Queen Elizabeth/ had a character/ strangely compounded of the strongest masculine se'nse, with those fo'ibles/ which are chiefly supposed pro'per/ to the female sex. Her s'ubjects/ had the full benefit of her virtues, (which far predominated over her weaknesses); but her co^urtiers, and those about her person, had often to sustain sudden and embarrassing turns of capri'ce, and the sa'llies of a te'mper/ which was both jealous/ and despo'tic. She was the nursing-mother of her people, but she was also the true daughter of Henry VIIIth'; and though early sufferings and an excellent education/ had repre`ssed and mo'dified, they had not altogether destroyed the hereditary te'mper of that "hard-ruled King." "Her mind" (says her witty god-son, Sir John Harrington, who had experienced/both the smiles and the frowns which he describ'es) was ofttime


For the propriety of pausing after the verb to be, see Note of Rule

IV. page 30.

Concluding voice; see p. 44.

like the gentle a'ir, that cometh from the western po'int/ in a summer's mo`rn,--'twas sweet and refreshing to a'll/ aroundne'r. Her speech/ did win all affections. And aga'in, she could put forth such alter'ations (when obe'dience was la'cking) as left no doubting whose daughter she wa's. When she s'miled, it was a pure su'n-shine, that every one did choose to ba'sk in, if he could; but an on/ came a storm, from a sudden gathering of clouds, and the thunder fe'll (in a wondrous m'anner) on a'll alike."

The mind of England's Elizabeth, in sho'rt, was of that, firm and decided-character/ which soon recovers its natural to`ne. It was like one of those ancient/ druidical m'onuments, called ro`cking-stones. The finger of Cu'pid (boy as he is p'ainted) could put her feelings in m'otion, but the power of Hercules/ could not destro`y their equilibrium.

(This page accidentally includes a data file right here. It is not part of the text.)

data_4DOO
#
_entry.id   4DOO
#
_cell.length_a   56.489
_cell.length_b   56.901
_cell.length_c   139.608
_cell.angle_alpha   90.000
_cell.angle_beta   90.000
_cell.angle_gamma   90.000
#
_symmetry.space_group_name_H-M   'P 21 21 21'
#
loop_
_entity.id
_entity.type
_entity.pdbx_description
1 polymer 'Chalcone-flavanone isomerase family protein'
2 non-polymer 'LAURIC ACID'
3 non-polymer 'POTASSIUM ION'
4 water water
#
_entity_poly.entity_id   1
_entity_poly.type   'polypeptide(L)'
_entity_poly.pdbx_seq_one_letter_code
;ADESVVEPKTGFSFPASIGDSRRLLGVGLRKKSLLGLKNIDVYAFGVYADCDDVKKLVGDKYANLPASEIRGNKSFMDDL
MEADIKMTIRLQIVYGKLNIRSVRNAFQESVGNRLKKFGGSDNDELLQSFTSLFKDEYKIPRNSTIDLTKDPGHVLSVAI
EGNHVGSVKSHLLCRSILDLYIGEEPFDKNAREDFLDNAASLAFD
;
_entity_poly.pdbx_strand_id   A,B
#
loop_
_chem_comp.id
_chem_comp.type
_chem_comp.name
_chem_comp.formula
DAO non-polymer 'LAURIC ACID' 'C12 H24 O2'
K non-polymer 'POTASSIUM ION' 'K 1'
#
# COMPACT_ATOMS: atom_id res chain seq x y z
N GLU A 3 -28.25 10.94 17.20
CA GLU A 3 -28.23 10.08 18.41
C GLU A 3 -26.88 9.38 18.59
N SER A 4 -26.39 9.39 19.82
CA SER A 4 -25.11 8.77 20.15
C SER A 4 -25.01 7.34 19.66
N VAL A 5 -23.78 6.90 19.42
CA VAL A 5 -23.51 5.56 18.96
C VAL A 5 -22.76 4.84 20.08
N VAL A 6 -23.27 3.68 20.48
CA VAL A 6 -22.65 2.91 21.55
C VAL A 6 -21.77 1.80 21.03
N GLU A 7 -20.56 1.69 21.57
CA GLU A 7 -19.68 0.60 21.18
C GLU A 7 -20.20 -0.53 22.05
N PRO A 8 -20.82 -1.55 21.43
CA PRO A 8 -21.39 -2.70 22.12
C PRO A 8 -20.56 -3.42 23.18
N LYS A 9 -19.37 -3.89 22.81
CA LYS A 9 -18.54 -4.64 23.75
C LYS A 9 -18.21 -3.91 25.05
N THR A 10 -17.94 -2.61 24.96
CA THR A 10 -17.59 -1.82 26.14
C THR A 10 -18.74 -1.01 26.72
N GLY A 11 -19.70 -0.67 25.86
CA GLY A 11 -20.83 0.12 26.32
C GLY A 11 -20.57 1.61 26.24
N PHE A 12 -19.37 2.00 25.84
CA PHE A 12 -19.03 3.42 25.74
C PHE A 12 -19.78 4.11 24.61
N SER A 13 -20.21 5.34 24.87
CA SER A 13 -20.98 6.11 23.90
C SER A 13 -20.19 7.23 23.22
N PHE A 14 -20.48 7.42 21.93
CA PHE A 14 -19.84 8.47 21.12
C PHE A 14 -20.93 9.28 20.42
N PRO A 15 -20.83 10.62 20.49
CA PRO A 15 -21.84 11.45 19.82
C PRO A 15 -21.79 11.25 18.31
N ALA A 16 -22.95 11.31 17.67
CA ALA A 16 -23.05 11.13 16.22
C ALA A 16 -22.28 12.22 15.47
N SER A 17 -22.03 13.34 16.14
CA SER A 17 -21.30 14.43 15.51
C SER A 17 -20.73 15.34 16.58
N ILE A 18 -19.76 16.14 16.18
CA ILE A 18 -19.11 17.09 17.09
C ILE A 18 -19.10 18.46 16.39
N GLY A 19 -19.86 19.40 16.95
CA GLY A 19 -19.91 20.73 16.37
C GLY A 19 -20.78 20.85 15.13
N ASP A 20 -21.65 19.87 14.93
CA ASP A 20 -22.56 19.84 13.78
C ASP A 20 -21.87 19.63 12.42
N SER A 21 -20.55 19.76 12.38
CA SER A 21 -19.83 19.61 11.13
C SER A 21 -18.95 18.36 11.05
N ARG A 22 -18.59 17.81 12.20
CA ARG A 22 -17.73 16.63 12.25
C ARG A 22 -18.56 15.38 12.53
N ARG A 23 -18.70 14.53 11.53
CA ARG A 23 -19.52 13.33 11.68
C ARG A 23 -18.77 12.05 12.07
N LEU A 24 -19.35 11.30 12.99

To all the charms of beauty, and the utmost elegance of external f'orm, Mary added those accomplishments/ which render their impression irresistible. Poli'te, a'ffable, in'sinuating, sprightly, and capable of speaking/ and of writing/ with equal e'ase and dignity. Sudden, however, and violent in all her attachments, because her heart was w'arm/ and unsuspicious. Impatient of contradi'ction, because she had been accustomed/ from her in'fancy/ to be treated as a queen. No stranger, on sôme-occasions, to dissimulation; which (in that perfidious court/ where she received her education) was reckoned/ among the necessary-arts-of-government. Not insensible to fl'attery, or unconscious of that pleasure/ with which almost every wo'man/ beholds the influence of her own beauty. Formed with the qu'alities/ that we lo`ve, not with the talents/ that we adm'ire, she was an agreeable wôman, rather than an illustrious que'èn.

The vivacity of her spirit (not sufficiently tempered with sound judgment), and the warmth of her heart (which was not/ at a'll times/ under the restraint of discretion), betrayed

* When the definite article occurs before words that commence with a vowel or silent h, it should be sounded nearly like the pronoun thee.-ED. +"Necessary arts of government," is one rhetorical word.


Concluding tne.


her/ bo`th into e'rrors and into crimes. To that she was always unfortunate, will not account for that long and almost uninterrupted succession of calam`ities/ which befel' her: we must likewise a'dd, that she was often impru^dent. Her passion for Darnley/ was ra'sh, yo'uthful, and excessive. And, though the sudden transition to the opposite extreme/ was the natural effect of her ill-requited lov'e, and of his ingratitude, in'solence, and brutălity; yet neither these, nor Bothwell's artful addre'ss and important se'rvices, can ju'stify-her-attachment to that nobleman. Even the manners of the a'ge (licentious as they we're) are no apology for this unhappy p'assion; nor can they induce us/ to look on that tragical and infamous sce'ne/ which followed-upon-it/ with less abhorrence. Humanity/ will draw a veil over this part of her character, which it can'not appr'ove; and may perhaps prompt so'me/ to impute her actions to her situa^tion, mo`re than to her disposition; and to lam'ent the unhappiness of the fo^rmer, rather than accu'se the perverseness of the latter. Mary's sufferings exce'ed (both in degree and in duration) those tragical distre'sses/ which fancy has feigned to excite so'rrow and commiser'ation; and/ while we survey them, we are a'pt/ altogether/ to forget her frailties; we think of her faults with less indigna'tion; and approve of our tears, as if they were shed for a p'erson/ who had attained much ne'arer/ to pu're-virtue.